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Destroying our history to save our country … doesn’t work.

The City of Dallas has declared its statue of Robert E. Lee — removed from a city park two years ago — as “surplus property” and is putting it up for sale.

To say that this is ridiculously stupid is to treat the issue with kindness and charity.

You may call Lee and the rest of the leaders of the Southern Confederacy traitors (and many under-educated Americans do), but the fact is that none of them were ever tried as traitors, and indeed, all but one of them accepted amnesty and was eventually restored to citizenship.  The same is true clear down to the soldiers in the trenches — anyone who applied for amnesty got his citizenship back.

In the end, not treating anyone but Jefferson Davis as a war criminal (and that was mostly his own fault, but a strong case can be made that Davis was mentally disturbed during at least the last year of the war, and then for the rest of his life) is what glued the country back together.

Now in our modern day, we see those who would tear the country down destroying monuments to the men who, probably more than anyone else, kept things from flying apart after Appomattox. They were formidable and honorable soldiers, but they also knew when they were licked, and they laid down their arms without a lot of fanfare. And when the Army of Northern Virginia paraded through the Union lines to lay down their arms, they were saluted by the Union troops, and in turn saluted back. Thus the healing began.

Lee himself urged many, many butternut soldiers, both in person and in writing, to sign the amnesty forms and get their citizenship back. His own would have been restored had it not been for Secretary of State William Henry Seward, one of the biggest jackasses in Lincoln’s cabinet short of Edwin M. Stanton. Instead, it had to be restored posthumously in 1974 by vote of Congress, after someone discovered in the National Archives Lee’s amnesty form that had been hidden away by Seward after he received it.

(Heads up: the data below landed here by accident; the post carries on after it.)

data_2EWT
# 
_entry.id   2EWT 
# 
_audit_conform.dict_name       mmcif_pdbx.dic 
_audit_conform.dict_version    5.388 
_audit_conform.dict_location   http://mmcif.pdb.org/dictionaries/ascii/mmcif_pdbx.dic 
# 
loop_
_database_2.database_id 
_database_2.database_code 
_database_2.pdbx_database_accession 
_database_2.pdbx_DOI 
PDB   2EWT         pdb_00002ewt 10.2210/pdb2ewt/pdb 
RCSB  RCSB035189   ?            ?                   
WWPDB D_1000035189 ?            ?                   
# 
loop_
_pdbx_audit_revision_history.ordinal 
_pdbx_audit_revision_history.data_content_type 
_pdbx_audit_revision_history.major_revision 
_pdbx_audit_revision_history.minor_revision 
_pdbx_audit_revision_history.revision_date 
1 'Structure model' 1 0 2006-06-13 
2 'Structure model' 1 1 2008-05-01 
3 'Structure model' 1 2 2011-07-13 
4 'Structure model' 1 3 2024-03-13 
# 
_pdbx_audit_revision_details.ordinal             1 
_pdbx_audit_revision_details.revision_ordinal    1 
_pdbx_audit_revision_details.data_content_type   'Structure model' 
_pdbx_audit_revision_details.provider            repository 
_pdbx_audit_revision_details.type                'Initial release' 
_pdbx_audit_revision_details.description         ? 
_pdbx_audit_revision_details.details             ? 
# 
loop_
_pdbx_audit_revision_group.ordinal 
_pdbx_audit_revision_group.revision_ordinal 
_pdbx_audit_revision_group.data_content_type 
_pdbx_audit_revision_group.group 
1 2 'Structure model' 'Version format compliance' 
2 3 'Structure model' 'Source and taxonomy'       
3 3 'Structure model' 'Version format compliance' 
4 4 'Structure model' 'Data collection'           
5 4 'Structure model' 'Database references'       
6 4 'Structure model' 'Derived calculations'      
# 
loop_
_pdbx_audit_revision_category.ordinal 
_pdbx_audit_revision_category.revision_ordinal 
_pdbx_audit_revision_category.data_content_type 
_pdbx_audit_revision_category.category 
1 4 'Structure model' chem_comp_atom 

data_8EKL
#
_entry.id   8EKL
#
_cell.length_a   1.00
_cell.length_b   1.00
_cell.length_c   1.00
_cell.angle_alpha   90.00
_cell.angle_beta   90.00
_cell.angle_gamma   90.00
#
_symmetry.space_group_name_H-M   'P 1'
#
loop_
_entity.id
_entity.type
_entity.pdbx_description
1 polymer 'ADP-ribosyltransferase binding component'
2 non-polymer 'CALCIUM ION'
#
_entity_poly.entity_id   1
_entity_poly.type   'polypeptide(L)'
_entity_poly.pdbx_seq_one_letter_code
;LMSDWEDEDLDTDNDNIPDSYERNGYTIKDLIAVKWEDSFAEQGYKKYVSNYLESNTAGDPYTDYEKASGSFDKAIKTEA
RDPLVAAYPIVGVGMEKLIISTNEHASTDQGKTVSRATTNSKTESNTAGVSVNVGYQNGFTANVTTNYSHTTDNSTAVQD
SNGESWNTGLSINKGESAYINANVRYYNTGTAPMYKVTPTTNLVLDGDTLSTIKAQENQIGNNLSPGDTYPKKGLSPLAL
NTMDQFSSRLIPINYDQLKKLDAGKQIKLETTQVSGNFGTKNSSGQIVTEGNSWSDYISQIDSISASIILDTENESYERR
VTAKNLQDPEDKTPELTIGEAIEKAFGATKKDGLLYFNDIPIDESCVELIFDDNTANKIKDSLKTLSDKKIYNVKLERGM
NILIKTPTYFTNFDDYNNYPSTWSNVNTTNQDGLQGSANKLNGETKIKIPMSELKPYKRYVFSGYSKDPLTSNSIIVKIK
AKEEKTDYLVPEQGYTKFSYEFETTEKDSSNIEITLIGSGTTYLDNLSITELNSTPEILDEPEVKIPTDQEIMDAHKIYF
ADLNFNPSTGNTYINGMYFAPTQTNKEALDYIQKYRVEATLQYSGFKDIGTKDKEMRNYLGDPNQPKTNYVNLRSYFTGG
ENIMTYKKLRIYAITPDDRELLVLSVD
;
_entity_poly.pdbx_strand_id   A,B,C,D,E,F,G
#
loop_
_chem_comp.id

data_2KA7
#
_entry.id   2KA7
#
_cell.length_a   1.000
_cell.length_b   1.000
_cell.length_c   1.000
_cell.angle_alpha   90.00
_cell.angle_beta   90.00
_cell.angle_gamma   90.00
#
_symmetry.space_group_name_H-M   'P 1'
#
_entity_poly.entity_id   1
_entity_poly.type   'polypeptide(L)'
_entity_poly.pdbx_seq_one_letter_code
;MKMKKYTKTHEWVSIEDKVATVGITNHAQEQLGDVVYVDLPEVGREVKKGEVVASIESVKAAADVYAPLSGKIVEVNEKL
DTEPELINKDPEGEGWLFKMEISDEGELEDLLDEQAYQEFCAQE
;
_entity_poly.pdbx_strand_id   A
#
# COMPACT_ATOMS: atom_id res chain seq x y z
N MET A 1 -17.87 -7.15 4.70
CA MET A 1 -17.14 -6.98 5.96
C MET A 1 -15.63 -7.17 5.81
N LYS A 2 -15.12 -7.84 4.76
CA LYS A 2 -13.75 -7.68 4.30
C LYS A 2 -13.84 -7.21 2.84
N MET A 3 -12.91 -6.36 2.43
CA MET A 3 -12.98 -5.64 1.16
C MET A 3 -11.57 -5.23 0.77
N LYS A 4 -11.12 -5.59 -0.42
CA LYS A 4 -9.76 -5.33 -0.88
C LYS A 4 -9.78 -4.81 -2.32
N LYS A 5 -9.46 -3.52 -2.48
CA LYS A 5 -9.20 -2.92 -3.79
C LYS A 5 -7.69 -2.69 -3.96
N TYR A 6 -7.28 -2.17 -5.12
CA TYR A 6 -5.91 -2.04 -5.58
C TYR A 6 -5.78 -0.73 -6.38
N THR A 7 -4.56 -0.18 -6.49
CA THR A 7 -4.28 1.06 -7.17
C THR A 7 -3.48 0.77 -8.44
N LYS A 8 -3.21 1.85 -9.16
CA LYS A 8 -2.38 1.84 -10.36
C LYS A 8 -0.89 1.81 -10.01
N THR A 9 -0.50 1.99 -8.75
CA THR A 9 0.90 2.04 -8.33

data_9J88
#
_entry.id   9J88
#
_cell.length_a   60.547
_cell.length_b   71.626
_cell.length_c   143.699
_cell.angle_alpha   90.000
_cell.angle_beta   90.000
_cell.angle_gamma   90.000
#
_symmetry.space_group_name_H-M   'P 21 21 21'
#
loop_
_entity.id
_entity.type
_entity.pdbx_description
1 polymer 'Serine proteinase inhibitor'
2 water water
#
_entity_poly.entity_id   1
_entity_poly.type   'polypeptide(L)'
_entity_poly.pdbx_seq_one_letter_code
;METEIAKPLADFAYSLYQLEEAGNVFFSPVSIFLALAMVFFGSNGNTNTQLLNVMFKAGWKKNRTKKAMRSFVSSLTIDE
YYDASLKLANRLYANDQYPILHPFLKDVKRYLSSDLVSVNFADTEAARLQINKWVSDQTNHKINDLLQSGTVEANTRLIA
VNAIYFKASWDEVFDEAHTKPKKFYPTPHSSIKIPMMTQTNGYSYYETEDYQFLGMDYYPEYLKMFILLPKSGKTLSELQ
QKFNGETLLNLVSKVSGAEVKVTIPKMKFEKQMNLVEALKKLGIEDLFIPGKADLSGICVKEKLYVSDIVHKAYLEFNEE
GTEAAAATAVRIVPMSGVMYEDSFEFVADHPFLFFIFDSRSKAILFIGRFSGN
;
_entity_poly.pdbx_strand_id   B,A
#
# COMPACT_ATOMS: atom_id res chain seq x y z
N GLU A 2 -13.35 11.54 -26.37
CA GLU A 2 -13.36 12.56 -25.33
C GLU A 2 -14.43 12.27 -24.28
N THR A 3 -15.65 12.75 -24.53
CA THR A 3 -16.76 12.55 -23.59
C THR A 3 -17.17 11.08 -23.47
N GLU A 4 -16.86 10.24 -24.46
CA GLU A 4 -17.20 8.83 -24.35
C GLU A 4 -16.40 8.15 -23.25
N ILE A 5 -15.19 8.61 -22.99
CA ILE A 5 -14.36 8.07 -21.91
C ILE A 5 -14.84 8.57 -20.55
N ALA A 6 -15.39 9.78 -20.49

If you have not studied the Civil War and its aftermath, you probably have no idea how many soldiers pleaded with Lee to disappear with them into the mountains to continue the resistance against the Federals — and the fact that he did not, and indeed scolded them for even considering such a doomed pursuit, is another mark in his favor. To tear down his monuments is to deny his importance to our history, regardless of his actions in the field between April 1861 and April 1865.  The same is true of the monuments raised to other great men of the Civil War, including some like Major General George H. Thomas, who fought for the Union, but is now denigrated because his family in Virginia owned slaves.

Full disclosure: I’m a Hoosier, born and bred. Members of my family fought on both sides. It doesn’t matter because it ended over a century and a half ago, with the Union restored and slavery ended. That being said, I believe in my heart that the South was correct about States’ Rights, and we see the result of their defeat on that subject today in our massively expanded Federal Government, which operates far beyond the pale of what was agreed upon in Philadelphia during that hot summer of 1787.

You really want to tear the country apart? Keep tearing down our history. That will do it just fine.